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By 11am it’s 90 degrees out and it’s only the beginning of April. The flies have come back, so you either don’t leave your door wide open or carry a swatter around at all times. I’m lucky to make $40 in tips these days and it seems like there are more screwballs than ever. This is Quartzsite, AZ after the busy winter season…..and I think it’s about time for me to move on.

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4,500 in 2

For the months of September and October I traveled from Montana to the northern panhandle of Idaho and spent a couple of weeks in that beautiful dream of a landscape (making sure to stop at Glacier National Park before leaving MT). Then I hightailed it from north Idaho to eastern Nebraska and my hometown of Omaha, for a visit and bask in the yesteryear (also making a trip by car to Chicago for a week). And finally, as promised unofficially to myself and the fine people of the southwest, I came back to wonderful Quartzsite, Arizona for another insanely lucrative winter season.

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View from Signal Point; the north end of town is on the right and the great Missouri River is flowing by, going downstream to the left

View from Signal Point, the north end of town is on the right and the great Missouri River is flowing by, going downstream to the left

Fort Benton, Montana. Barely over two square miles. Population 1,500. Semi-arid climate. This is where I spent my summer, working for the Bureau of Land Management.

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I left California and the equestrian show park in late May to start a job with the government in north-central Montana for the summer. I passed through Yellowstone National Park but didn’t stay long since I needed to get to my destination to start work. These are photos from the four day drive.

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Leaving the southwest was hard. Leaving northern California was EXCRUCIATING. For two months I worked at Brookside Equestrian Park, just south of Sacramento in a rural suburb called Elk Grove. It was the most laborious and demanding work I’ve done yet, but I had the time of my life. I didn’t get out of the park much because of the long workdays. I went to downtown Sacramento once right after I got there, the Folsom area on Easter Sunday, and a 3 day trip to San Francisco right before I left. However, I didn’t need to go out: I had an immediate built-in friend network at Brookside. The employees welcomed me like I was already an established buddy. Right away they were quick to want to learn about me, help me in any way they could, make sure that I was eating enough (breaks during a 14 hour shift were few and far between), and let me know that I was appreciated.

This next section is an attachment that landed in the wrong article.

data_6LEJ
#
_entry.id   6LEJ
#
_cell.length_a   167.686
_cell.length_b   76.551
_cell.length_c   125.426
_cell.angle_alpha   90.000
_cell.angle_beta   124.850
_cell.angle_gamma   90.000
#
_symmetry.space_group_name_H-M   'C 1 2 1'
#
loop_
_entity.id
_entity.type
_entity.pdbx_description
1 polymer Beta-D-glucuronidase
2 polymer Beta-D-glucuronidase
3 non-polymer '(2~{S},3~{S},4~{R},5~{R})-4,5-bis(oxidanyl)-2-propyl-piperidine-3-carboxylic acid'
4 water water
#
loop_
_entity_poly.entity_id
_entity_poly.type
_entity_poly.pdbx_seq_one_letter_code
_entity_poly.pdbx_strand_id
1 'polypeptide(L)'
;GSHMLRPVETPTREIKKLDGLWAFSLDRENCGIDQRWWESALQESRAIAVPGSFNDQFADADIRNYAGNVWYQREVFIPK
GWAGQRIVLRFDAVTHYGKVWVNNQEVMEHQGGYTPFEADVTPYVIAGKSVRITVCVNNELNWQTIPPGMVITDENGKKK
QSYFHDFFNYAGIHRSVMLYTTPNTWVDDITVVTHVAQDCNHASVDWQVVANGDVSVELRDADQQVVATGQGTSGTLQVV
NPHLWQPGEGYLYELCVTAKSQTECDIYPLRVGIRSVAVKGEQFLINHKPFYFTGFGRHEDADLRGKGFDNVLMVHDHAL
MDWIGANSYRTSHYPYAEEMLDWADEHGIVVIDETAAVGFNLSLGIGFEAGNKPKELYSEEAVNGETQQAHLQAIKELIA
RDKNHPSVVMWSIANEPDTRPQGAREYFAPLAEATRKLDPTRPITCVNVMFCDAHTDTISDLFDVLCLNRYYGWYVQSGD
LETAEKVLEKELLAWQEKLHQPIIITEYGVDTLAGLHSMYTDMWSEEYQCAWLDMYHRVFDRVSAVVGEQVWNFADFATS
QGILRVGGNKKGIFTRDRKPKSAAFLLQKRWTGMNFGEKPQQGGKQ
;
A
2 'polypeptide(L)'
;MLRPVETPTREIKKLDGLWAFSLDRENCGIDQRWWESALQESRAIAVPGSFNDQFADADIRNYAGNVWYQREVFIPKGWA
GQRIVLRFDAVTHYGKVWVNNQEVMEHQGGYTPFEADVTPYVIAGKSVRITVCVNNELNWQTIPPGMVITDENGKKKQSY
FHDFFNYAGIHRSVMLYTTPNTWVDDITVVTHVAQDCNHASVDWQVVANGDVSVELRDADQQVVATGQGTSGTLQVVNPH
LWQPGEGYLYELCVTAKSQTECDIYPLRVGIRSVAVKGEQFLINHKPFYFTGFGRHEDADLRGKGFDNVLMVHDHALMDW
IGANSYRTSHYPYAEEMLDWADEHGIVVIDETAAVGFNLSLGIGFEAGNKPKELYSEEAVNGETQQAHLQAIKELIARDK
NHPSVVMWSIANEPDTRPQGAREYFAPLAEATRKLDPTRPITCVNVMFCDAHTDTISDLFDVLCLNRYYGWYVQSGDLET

When I first arrived at the park I was morose. I had just come from the most enlightened place on Earth, Slab City, and I was missing friends in the southwest. I knew that one of my co-workers from Quartzsite had started working at the park just days before I got there and my boss told me I would be at a site with hookups in front of him, which just happened to be the very back of the park nestled in shade and unbothered by horses and horse people for the majority of the time. That made me feel a little better after learning that I wouldn’t have a sewer hookup or wifi directly to my RV spot, nowhere in the park did. Then the reality of the amount of tips I would be making came about: nowhere NEAR what I was making in the Q. After working a couple of shows I realized that most of these people are middle-upper class white women on their off time who do a lot of their own labor and never carry ID’s or cash with them. Also the management doesn’t have a really solid thought out process for the tab system they use. No matter. No matter the tips, the hauling a honeywagon on wheels to the dump (probably the most unglamorous chore you can think of doing every week), the limited access to internet, the mosquitoes, or the 10-14 hour hectic workdays. I started having a blast with these people!

I worked with the raddest Mexican ladies I’ve ever met in my life. These women do everything in their household and still work 14 hour days, it’s crazy. I’ll never again complain about any aspect of my life after experiencing what they do on the daily, 365 a year, and with the most beautiful smiling eyes. They are seriously the most humble and hardworking people I have met. Californians tend to have the work ethic of a lame horse so its no surprise these ladies picked up the slack.

I sat under the western night sky and watched a total lunar eclipse, caught a bird’s mating dance, and learned what it feels like to be stepped on by a horse. I made the kind of friends you go back to five years later and groove with like you had only left yesterday. I soaked up west coast rays like it would be my last time underneath that sun. For this short ramble, I was pure Californian.


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